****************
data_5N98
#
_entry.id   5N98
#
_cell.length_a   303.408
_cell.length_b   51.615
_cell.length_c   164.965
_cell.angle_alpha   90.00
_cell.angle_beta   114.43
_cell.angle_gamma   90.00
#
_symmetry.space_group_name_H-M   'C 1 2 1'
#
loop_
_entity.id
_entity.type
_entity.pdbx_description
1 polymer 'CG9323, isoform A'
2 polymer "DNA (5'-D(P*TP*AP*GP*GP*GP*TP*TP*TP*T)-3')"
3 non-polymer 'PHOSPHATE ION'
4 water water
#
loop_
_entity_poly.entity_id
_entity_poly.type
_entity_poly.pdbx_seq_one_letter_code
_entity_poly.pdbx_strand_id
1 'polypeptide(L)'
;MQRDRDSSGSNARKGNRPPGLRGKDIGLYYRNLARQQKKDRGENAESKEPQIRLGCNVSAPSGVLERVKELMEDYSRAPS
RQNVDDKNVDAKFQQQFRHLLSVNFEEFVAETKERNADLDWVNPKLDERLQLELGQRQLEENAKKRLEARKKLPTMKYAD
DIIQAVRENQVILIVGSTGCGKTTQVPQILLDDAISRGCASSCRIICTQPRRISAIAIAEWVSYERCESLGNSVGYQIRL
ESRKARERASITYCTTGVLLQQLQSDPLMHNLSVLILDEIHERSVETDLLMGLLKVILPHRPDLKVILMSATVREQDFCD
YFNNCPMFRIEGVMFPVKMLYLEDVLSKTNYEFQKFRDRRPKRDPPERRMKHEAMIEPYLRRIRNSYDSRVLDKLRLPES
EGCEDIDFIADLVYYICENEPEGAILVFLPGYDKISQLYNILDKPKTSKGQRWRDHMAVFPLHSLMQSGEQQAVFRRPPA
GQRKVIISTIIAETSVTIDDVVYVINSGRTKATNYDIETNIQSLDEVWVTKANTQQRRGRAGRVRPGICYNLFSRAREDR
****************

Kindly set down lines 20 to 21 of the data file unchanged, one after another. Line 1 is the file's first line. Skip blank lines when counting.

3 non-polymer 'PHOSPHATE ION'
4 water water